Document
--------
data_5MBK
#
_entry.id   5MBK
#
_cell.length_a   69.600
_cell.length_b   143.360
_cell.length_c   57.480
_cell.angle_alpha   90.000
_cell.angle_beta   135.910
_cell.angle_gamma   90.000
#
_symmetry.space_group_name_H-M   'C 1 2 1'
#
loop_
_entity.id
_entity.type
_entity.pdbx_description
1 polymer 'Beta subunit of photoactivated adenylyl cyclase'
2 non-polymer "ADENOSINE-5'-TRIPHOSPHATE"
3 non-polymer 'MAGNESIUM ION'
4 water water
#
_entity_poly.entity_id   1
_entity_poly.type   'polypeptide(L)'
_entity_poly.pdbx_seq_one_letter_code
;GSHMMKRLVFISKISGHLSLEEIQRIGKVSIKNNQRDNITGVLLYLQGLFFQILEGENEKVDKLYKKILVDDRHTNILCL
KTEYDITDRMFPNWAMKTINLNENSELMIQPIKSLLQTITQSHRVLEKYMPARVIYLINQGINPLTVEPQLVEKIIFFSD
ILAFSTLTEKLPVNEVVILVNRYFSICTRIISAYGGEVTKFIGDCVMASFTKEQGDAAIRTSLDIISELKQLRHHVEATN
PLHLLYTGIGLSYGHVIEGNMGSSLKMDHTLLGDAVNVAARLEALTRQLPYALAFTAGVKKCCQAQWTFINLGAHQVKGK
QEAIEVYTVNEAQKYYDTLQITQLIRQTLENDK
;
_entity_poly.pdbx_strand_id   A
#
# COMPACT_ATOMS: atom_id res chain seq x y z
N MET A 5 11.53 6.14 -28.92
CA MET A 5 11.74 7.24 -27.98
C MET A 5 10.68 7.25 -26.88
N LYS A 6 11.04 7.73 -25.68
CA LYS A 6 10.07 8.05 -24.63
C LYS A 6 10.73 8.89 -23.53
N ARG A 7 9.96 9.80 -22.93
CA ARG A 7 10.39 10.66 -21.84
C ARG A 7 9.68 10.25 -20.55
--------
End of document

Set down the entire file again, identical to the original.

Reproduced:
data_5MBK
#
_entry.id   5MBK
#
_cell.length_a   69.600
_cell.length_b   143.360
_cell.length_c   57.480
_cell.angle_alpha   90.000
_cell.angle_beta   135.910
_cell.angle_gamma   90.000
#
_symmetry.space_group_name_H-M   'C 1 2 1'
#
loop_
_entity.id
_entity.type
_entity.pdbx_description
1 polymer 'Beta subunit of photoactivated adenylyl cyclase'
2 non-polymer "ADENOSINE-5'-TRIPHOSPHATE"
3 non-polymer 'MAGNESIUM ION'
4 water water
#
_entity_poly.entity_id   1
_entity_poly.type   'polypeptide(L)'
_entity_poly.pdbx_seq_one_letter_code
;GSHMMKRLVFISKISGHLSLEEIQRIGKVSIKNNQRDNITGVLLYLQGLFFQILEGENEKVDKLYKKILVDDRHTNILCL
KTEYDITDRMFPNWAMKTINLNENSELMIQPIKSLLQTITQSHRVLEKYMPARVIYLINQGINPLTVEPQLVEKIIFFSD
ILAFSTLTEKLPVNEVVILVNRYFSICTRIISAYGGEVTKFIGDCVMASFTKEQGDAAIRTSLDIISELKQLRHHVEATN
PLHLLYTGIGLSYGHVIEGNMGSSLKMDHTLLGDAVNVAARLEALTRQLPYALAFTAGVKKCCQAQWTFINLGAHQVKGK
QEAIEVYTVNEAQKYYDTLQITQLIRQTLENDK
;
_entity_poly.pdbx_strand_id   A
#
# COMPACT_ATOMS: atom_id res chain seq x y z
N MET A 5 11.53 6.14 -28.92
CA MET A 5 11.74 7.24 -27.98
C MET A 5 10.68 7.25 -26.88
N LYS A 6 11.04 7.73 -25.68
CA LYS A 6 10.07 8.05 -24.63
C LYS A 6 10.73 8.89 -23.53
N ARG A 7 9.96 9.80 -22.93
CA ARG A 7 10.39 10.66 -21.84
C ARG A 7 9.68 10.25 -20.55